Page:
Virtual Influencers Are Starting To Take Over -- And It's Really Creepy

Bella Hadid recently made headlines with an advertisement in which she appeared to kiss another woman. However, she never kissed anyone at all. The person with whom she shared the passionate embrace was not actually a person, but rather a collection of pixels, per The New York Times.

Her name is Miquela Sousa, but goes by Lil Miquela, and is a computer generated image. Despite the fact that she does not exist, she nonetheless has 1.6 million followers on Instagram on which she posts pictures with fake backstories.

"I've been through a lot in the past year. Finding out a lot of unexpected stuff about myself and my origins made it REALLY hard to stay grounded," read a caption for a picture that advertises candles.

It all seemed so lifelike that the casual observer would probably have thought Miquela was real. But she is part of the rise of virtual influencers, a growing body of computer generated images helping companies sell their products.

"Avatars are a future of storytelling," said Alexis Ohanian, co-founder of Reddit and "grandfather" to virtual influencer Qai Qai. He is also the husband to tennis champion Serena Williams.

"Brands like working with avatars — they don't have to do 100 takes," he explained.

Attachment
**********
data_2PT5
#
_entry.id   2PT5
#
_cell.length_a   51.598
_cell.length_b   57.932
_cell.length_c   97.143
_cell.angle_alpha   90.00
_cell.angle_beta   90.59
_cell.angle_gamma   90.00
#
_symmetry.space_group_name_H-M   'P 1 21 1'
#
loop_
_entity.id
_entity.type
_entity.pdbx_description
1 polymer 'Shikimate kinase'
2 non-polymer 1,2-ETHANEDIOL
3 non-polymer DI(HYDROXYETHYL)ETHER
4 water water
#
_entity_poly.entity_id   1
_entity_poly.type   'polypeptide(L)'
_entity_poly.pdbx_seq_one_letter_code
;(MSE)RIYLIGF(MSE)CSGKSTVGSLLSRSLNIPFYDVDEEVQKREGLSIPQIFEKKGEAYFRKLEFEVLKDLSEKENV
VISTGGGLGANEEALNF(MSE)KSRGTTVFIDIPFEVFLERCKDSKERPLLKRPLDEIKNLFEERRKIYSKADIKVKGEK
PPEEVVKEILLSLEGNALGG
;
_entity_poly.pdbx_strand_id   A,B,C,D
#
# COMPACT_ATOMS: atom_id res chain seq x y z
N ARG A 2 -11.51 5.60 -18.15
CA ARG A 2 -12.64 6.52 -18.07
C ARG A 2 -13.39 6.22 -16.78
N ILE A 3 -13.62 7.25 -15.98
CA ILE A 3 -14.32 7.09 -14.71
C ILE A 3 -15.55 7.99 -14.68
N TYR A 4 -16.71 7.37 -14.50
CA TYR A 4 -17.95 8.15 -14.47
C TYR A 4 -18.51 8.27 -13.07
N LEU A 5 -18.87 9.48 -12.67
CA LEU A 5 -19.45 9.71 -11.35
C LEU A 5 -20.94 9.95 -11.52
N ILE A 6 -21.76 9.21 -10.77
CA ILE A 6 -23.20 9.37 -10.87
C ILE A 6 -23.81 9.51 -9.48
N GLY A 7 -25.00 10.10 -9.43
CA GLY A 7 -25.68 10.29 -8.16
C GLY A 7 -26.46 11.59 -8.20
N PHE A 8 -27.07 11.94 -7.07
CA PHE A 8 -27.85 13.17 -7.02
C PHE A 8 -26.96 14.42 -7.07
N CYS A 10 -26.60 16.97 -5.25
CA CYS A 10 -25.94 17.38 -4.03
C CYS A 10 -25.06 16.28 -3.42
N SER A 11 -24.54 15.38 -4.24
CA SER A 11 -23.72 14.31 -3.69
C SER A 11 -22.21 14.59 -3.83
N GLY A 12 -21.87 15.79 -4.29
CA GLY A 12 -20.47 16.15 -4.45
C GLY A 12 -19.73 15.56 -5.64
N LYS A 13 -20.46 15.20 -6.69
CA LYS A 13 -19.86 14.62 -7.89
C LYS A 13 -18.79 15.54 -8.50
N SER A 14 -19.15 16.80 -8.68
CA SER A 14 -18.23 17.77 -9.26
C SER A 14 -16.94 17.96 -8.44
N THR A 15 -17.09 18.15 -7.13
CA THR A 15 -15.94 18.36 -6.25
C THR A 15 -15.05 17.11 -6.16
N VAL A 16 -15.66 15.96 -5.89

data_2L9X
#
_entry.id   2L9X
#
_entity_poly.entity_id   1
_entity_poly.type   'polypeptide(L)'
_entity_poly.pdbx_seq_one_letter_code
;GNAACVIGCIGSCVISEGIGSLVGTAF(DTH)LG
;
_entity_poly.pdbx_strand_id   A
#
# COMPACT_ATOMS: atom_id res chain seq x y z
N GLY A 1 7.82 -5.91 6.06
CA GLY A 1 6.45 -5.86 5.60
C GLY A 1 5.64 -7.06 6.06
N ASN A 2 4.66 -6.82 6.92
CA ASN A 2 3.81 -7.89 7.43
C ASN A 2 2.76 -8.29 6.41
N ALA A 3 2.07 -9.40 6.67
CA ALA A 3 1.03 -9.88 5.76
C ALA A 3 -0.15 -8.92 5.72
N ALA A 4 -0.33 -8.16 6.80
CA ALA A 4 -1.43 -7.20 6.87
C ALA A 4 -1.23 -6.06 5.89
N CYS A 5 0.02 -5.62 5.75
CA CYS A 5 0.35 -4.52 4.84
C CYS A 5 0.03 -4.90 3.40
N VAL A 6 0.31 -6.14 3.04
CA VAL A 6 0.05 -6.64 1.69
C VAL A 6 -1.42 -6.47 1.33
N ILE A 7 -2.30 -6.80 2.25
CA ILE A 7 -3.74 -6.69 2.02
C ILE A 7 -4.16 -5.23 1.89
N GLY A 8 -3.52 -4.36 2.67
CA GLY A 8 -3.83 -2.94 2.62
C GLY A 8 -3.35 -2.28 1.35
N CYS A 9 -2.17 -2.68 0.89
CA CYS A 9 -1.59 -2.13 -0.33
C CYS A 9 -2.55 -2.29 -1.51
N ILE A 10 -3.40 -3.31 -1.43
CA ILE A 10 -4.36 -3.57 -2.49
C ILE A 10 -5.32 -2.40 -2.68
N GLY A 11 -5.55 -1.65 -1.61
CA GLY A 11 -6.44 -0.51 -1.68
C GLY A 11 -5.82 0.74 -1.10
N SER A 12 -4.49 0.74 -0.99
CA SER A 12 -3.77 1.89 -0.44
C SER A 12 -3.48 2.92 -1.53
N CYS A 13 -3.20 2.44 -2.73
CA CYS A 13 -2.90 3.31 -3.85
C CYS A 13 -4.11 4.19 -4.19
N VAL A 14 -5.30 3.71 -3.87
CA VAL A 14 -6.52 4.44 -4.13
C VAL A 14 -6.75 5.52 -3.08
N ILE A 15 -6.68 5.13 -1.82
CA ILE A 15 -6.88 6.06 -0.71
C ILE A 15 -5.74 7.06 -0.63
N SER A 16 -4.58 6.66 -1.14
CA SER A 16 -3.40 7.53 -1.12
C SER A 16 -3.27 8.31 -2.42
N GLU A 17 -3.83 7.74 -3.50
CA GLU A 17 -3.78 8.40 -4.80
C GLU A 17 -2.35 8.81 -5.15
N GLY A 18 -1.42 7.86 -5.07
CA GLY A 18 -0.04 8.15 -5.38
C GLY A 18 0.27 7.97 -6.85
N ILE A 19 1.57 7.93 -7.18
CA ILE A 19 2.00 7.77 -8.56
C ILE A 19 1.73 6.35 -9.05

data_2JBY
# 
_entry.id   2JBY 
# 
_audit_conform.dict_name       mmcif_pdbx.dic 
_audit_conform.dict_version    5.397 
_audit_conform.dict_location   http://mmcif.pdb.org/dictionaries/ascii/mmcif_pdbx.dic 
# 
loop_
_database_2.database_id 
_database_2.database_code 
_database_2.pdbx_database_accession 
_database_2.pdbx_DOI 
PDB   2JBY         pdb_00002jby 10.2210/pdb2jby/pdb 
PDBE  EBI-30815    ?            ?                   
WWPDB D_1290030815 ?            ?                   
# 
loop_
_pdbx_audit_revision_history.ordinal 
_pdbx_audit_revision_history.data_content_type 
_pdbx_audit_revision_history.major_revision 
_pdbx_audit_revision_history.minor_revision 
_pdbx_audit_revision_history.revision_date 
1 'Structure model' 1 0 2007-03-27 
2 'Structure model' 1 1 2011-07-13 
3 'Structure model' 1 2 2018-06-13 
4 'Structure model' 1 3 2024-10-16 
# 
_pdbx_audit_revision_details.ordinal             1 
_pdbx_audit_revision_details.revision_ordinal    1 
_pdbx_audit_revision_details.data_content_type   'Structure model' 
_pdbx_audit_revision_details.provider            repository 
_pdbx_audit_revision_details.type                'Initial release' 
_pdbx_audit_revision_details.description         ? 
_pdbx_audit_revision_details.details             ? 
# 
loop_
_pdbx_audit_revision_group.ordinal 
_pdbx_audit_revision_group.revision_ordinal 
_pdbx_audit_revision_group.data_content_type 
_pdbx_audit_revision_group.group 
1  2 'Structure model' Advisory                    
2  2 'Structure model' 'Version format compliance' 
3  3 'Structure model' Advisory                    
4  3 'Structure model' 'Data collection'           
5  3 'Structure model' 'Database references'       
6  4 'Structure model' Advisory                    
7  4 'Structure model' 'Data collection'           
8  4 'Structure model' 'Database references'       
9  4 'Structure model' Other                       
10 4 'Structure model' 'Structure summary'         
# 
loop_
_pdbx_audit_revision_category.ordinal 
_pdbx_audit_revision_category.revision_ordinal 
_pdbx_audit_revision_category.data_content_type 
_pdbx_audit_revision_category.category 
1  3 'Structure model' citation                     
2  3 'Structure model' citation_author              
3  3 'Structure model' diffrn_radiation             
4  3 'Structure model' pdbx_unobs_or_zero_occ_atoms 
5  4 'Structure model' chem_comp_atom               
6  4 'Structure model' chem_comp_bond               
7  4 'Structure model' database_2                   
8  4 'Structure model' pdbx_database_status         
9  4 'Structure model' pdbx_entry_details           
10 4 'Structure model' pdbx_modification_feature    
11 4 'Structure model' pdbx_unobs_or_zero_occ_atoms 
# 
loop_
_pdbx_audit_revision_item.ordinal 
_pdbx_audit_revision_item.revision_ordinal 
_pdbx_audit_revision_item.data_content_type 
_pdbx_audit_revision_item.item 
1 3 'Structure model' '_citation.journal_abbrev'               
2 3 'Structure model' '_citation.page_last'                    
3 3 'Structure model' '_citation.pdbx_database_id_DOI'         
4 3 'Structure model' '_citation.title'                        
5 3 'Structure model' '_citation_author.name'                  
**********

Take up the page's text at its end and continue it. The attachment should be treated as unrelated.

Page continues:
Fashion labels that have used virtual models include Balmain, which created a squad of "virtual troops" to model its clothing line.
KFC also recently got into the trend, creating a Colonel Sanders that poked fun at the world of social media by reimagining the icon as a tattooed silver fox with bulging muscles and a "perpetually unbuttoned white jacket."Video game characters have also become a popular choice for advertisers such as Coca-Cola and Louis Vuitton.

But the rise of the virtual influencer is starting to creep onto other areas. For example, Xinhua, the Chinese government's media outlet, recently introduced a virtual news anchor. The primary reason for this change, the source said, was that she could "work 24 hours a day." Another company is creating computer-generated teachers who can teach and reply to human students.

Edward Saatchi, who started a "virtual beings" company called Fable, believes that in the future, said virtual beings will take the place of home assistants and computer operating systems.

"Eventually, it will be clear that the line between a Miquela and an Alexa [Amazon's home assistant] is actually very slim," he told The Gray Lady.

"It's an interesting and dangerous time, seeing the potency of A.I. and its ability to fake anything," Ohanian said.